Summer is upon us, and while we’ve yet to see some of the hottest temperatures of the year, local lawns are sure to wither soon without proper care. Of course, it’s important to factor environmental friendliness into your new home lawn care plan, so we’ve assembled five sustainable tips to help you keep your lawn, mindset and wallet as green as possible.
- Harvest Rainwater
Summer is a traditionally dry season here in the Pacific Northwest, but the famously fickle weather is still bound to grace us with a few rainy days. Collecting rainwater sounds complicated, but it’s actually an incredibly easy way to save you money and protect the environment year-round. In order to effectively harvest rainwater to water your lawn, you’ll want to make sure your roof isn’t comprised of toxic materials (like lead painted ceramic). Most materials are perfectly safe and won’t taint the water runoff, but it’s always best to check. Next, make sure your gutters are clean and draining properly to avoid debris blockage or bacteria growth in standing water.
Last, purchase a rain barrel and position it at the gutter or gutters you think will collect the most rain runoff. This can cost anywhere from $80-$300 depending on the composition, size and makeup of the barrel. Most will automatically come with a spigot or diverter and can last for several seasons if you maintain them well. Just hook that spigot up to a hose or sprinkler and hydrate your new home’s lawn without worrying about wasting community water resources!
- Keep A Schedule
If you live in Lacey, you’re aware of the mandatory odd-even watering schedule that keeps neighborhoods from overusing local water. Essentially, Lacey water customers whose addresses end in an odd number may water their yards three specific days a week, even numbers get three different days and no one waters on Friday. While this rule doesn’t extend through the entire county, it’s a great way to keep your lawn hydrated without hurting the environment. Pick three days a week to perform lawn care and stick to them.
While lawn owners love that lush, deep green, many overwater their lawns without even realizing it. Overwatering doesn’t just consume more resources than necessary, it can actually pollute groundwater by flooding applied fertilizer past the roots and into the soil, rendering it ineffective for the lawn and dangerous for the planet. You can tell if your lawn is hydrated by checking on the soil. Each time you water, try to get the soil saturated but not mushy, and wait a few days to give your lawn a chance to soak it up before you do it again.
- Mind Your Clippings
It might sound counterproductive to sweep clippings back into the lawn after mowing, but “grasscycling” is a great way to self-mulch. If you fertilize your lawn in any way, those post-mow clippings on the sidewalk or other hard surface will eventually rinse down into a storm drain or waterway, creating pollution. If they end up back on your lawn, they can enrich the soil.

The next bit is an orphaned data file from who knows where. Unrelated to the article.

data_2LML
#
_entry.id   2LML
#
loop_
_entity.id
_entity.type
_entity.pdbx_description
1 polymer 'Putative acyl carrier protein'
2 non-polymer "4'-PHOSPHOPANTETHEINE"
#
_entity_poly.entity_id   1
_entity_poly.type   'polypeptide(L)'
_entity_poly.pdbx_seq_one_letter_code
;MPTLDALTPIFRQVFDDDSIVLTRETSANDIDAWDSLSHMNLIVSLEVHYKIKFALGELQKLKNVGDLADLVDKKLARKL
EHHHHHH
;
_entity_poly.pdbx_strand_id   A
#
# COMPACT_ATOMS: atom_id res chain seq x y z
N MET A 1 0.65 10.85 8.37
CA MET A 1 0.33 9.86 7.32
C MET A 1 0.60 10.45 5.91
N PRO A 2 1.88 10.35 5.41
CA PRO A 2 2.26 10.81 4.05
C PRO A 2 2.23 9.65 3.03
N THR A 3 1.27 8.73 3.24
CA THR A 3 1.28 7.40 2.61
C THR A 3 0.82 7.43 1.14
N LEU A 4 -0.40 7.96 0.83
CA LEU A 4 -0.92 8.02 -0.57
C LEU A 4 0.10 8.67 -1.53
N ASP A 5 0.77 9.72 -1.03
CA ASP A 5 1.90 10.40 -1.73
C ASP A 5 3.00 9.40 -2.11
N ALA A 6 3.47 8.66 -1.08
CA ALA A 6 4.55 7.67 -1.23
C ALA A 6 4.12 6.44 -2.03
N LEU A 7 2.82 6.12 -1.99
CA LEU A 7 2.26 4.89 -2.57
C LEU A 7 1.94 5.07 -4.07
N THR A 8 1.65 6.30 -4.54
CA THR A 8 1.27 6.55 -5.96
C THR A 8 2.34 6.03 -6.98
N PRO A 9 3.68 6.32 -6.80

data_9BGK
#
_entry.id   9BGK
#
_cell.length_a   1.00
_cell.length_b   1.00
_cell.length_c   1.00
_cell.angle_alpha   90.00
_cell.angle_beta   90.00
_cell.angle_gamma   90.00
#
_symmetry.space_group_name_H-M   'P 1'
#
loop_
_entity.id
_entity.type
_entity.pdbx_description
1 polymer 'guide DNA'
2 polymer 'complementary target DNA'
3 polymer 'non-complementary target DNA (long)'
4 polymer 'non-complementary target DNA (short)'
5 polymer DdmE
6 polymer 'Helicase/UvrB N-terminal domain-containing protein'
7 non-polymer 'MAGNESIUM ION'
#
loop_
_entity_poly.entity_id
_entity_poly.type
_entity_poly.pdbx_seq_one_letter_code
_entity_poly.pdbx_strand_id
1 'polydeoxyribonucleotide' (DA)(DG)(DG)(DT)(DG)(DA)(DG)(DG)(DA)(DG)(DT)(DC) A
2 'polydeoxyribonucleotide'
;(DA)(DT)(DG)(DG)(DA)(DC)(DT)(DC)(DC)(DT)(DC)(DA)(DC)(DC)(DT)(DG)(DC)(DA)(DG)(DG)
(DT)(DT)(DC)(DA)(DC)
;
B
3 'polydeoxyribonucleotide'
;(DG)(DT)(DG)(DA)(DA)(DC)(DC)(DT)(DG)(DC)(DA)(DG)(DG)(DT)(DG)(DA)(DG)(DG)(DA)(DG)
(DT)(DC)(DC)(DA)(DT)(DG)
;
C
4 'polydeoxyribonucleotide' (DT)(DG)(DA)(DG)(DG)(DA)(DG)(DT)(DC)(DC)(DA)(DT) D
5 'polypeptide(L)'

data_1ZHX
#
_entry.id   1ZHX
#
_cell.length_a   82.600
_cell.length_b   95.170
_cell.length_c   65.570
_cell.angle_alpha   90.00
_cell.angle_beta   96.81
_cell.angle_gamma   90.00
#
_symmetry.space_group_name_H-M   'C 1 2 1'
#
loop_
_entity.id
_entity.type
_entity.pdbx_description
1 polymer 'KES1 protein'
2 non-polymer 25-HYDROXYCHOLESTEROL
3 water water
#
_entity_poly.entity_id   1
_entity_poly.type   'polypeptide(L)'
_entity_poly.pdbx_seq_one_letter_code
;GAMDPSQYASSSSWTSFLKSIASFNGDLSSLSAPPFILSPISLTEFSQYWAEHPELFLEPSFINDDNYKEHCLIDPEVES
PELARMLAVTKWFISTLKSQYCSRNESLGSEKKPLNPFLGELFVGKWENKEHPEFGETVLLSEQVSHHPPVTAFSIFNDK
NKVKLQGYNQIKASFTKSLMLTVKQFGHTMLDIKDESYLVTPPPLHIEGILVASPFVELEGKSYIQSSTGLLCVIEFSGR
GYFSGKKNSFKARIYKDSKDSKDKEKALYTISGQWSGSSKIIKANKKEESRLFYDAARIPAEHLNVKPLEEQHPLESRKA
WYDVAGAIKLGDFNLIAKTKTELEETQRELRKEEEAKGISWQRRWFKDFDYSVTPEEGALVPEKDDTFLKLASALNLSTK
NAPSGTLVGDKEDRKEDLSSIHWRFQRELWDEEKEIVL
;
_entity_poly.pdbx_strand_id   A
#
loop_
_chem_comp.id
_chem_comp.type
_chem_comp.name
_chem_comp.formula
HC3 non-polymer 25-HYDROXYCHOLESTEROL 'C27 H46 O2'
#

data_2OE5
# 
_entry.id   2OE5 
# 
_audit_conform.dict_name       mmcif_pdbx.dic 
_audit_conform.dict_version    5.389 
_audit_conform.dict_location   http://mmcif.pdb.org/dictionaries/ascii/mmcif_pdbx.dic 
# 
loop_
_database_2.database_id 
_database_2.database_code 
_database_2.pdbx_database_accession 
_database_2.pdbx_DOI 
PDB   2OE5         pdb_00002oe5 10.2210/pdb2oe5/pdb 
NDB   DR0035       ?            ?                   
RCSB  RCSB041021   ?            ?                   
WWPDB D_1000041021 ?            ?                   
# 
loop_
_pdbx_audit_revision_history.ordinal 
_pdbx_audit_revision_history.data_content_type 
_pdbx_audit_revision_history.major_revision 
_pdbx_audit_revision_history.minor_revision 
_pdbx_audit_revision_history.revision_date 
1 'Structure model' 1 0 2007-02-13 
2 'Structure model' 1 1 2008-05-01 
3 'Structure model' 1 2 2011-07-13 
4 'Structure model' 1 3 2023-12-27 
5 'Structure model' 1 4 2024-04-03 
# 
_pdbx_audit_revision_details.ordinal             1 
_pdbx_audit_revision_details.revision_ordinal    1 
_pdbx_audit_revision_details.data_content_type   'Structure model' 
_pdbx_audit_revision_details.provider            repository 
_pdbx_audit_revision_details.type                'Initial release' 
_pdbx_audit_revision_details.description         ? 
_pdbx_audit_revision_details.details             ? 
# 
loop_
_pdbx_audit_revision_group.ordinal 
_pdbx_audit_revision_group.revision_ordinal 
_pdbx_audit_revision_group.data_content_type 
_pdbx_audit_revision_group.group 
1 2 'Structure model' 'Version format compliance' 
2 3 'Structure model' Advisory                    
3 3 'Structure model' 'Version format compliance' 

It’s also important for the health of your lawn not to cut the grass too short. In fact, even slightly longer grass provides shade that can help the soil to lock in moisture, including rainfall absorption. By avoiding a close cut, you’ll help avoid weeds and strengthen the lawn’s roots for future seasons. It’s entirely possible to maintain a tidy lawn without giving it a buzz cut, and you may find that you love the lush look!
- Try Organic Alternatives
While pesticides, fertilizers and fungicides serve an undeniable purpose toward your lawn’s aesthetic, they can cause serious harm to the ecosystem, killing helpful creatures like earthworms and contributing to greenhouse gases. There are many organic options to use in place of toxic pesticides – for example, horticultural vinegar can help you eliminate weeds, and won’t harm your lawn as long as it’s used carefully, much like its chemical counterparts.
Take the time to research environmentally friendly options for feeding and maintaining your lawn and avoid storm drain runoff whenever possible. Eastside Urban Farm & Garden in Olympia carries a wide variety of organic gardening supplies for your new home.
- Aerate Your Lawn
Whether you slip crampons over your shoes, make use of a core aerator, or jab a garden fork every few inches, aerating your lawn is amazing for its overall health. Aeration is the best way to combat compaction, a common lawn problem that stems from the soil cramming together and blocking oxygen, water and nutrients from getting in. This is a naturally occurring issue, and one that many people try to address by piling on more chemicals and fertilizers. In reality, it’s as simple as punching a few holes in the soil.
If you see bald or bare spots, it’s time to aerate. You can leave the soil plugs on the lawn and put compost on top (sort of like giving your lawn a spa treatment) or put them into your family compost bin if you’d like the instant gratification of a beautiful lawn. Just make sure that, like your grass clippings, they aren’t on a hard surface long enough to get into storm drains.
Take Pride in Your Lawn
Do you want to live in a community that loves a lush, healthy yard? Rob Rice Homes sit on carefully landscaped and maintained plots, with gorgeous, customizable lawns. If that sounds like the place for you, we’d love to add you to our pre-sale list. Connect with us to learn more about our new homes.